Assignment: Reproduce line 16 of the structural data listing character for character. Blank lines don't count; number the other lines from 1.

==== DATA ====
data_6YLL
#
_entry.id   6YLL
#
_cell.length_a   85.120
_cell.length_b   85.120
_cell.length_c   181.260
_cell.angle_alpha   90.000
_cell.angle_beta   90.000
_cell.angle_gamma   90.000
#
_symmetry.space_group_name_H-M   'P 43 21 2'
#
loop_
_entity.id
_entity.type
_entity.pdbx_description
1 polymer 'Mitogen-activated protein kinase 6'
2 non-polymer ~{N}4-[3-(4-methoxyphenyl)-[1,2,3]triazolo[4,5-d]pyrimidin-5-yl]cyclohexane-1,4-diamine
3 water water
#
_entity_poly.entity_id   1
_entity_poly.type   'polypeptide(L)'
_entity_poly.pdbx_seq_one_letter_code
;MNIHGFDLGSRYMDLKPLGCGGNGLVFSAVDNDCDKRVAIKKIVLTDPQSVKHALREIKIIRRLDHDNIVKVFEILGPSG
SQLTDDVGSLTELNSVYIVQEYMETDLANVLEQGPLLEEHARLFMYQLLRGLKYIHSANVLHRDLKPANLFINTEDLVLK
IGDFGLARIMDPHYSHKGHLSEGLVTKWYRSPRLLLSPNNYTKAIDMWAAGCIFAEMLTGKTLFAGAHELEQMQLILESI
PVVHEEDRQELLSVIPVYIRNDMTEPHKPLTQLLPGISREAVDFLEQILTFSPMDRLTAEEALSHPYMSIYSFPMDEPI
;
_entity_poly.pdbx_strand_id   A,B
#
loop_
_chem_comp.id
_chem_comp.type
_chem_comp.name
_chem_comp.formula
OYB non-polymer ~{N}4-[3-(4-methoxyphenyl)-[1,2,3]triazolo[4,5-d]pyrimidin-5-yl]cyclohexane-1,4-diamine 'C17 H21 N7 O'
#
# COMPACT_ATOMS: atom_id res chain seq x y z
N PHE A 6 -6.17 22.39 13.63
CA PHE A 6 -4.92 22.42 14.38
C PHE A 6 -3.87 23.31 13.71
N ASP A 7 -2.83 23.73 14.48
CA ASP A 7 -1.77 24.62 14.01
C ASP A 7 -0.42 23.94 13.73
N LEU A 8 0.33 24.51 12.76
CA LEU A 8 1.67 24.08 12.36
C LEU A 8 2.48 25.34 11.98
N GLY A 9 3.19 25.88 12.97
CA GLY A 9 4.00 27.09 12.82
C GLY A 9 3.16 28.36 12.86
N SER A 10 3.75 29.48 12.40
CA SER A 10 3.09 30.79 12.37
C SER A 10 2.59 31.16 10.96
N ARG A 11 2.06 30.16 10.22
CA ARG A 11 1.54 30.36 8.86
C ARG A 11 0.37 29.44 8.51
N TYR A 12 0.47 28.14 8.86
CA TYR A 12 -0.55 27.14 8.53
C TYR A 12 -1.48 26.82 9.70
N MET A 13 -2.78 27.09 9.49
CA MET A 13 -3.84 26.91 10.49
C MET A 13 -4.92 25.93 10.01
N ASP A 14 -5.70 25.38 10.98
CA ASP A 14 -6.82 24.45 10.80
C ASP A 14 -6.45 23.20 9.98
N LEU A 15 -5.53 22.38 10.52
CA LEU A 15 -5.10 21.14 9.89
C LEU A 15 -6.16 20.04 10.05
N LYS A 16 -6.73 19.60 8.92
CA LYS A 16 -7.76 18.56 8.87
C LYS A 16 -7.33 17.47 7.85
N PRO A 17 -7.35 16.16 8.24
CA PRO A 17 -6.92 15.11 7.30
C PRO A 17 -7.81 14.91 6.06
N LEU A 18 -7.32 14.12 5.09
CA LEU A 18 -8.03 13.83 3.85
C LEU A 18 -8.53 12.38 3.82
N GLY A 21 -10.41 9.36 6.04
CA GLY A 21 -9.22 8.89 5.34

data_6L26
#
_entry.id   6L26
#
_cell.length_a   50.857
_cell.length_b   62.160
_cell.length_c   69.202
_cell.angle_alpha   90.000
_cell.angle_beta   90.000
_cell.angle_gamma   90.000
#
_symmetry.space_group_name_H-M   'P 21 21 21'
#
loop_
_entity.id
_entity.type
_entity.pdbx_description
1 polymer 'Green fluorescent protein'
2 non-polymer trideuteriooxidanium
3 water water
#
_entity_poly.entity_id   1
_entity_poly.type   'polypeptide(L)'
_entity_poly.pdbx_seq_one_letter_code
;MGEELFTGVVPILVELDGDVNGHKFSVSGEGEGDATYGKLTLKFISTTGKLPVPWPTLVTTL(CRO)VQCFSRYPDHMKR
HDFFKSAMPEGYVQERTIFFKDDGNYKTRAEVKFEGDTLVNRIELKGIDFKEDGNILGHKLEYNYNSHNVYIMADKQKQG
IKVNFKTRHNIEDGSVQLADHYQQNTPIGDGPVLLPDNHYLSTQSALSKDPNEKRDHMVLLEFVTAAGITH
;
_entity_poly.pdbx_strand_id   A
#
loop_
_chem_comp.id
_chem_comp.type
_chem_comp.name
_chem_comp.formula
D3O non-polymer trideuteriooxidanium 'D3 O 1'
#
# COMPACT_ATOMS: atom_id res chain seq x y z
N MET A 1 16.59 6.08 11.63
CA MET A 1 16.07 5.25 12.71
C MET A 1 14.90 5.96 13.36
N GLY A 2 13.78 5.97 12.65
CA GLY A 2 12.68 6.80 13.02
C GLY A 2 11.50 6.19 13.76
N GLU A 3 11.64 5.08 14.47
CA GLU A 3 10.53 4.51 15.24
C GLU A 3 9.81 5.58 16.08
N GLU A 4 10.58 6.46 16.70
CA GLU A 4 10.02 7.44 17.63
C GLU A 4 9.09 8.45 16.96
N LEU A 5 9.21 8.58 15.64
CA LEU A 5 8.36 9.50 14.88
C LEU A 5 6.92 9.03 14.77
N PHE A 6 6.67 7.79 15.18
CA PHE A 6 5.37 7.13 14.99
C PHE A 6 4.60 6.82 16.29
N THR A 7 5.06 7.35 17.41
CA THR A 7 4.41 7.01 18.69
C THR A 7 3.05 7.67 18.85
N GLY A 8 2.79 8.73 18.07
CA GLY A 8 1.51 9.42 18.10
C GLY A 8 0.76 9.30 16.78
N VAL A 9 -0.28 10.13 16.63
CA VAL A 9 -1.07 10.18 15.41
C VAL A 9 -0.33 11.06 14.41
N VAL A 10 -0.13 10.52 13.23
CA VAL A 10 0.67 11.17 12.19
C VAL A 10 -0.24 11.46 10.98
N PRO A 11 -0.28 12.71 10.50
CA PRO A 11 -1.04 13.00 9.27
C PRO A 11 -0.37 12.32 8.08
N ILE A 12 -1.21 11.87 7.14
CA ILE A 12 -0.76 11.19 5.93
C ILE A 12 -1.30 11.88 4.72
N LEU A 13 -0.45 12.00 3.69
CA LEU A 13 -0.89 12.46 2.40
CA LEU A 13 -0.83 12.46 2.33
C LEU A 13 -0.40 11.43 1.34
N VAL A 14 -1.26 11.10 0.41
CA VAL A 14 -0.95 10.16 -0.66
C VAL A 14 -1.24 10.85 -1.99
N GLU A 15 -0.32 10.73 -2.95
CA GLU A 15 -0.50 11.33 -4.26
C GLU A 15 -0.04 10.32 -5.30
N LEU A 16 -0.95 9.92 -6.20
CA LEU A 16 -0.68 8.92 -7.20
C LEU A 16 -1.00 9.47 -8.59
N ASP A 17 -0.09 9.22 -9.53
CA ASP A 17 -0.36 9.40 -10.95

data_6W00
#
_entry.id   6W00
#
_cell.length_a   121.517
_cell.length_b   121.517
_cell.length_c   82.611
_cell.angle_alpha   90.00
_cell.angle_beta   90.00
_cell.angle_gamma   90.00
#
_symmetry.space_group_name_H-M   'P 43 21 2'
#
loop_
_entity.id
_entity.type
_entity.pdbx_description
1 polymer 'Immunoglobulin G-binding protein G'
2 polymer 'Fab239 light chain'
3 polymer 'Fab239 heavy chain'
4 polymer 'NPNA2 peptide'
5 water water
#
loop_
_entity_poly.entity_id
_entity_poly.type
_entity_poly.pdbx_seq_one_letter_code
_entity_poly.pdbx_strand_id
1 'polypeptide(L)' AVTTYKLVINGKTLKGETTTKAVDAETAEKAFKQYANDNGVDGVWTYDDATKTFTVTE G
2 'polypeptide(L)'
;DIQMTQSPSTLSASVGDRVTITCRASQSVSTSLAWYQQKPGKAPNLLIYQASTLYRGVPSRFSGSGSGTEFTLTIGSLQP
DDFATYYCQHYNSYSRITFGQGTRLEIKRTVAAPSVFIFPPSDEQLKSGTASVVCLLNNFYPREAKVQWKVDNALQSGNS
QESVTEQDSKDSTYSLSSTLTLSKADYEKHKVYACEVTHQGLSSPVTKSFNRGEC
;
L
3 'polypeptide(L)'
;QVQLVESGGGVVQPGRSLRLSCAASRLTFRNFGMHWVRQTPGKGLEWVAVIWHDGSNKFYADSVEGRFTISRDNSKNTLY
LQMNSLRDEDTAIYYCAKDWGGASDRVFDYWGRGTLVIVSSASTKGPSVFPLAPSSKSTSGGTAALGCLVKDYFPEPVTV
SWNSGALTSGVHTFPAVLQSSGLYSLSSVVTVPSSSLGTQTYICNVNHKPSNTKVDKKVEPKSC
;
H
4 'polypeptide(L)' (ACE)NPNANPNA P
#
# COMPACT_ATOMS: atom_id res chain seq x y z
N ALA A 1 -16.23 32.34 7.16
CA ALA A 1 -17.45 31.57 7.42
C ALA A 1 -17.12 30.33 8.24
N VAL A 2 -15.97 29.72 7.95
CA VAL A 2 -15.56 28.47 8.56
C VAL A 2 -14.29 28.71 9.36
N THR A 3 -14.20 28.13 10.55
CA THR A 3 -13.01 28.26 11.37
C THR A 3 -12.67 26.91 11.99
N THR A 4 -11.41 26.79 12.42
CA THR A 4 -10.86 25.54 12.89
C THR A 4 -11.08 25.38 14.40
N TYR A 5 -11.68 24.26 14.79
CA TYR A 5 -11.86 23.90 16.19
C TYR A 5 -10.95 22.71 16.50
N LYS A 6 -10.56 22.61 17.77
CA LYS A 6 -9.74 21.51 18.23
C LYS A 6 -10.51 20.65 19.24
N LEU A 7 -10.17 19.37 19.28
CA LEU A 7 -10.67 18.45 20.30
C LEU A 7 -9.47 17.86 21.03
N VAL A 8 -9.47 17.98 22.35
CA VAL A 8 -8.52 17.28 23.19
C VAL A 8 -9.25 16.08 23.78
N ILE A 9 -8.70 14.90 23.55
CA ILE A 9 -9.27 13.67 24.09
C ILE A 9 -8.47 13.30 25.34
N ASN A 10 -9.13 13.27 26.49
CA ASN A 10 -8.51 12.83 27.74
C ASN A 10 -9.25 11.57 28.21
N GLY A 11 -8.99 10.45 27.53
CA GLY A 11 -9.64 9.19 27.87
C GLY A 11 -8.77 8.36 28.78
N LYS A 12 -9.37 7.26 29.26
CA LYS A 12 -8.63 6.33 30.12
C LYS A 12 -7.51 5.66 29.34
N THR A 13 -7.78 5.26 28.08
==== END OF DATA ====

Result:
_entity.type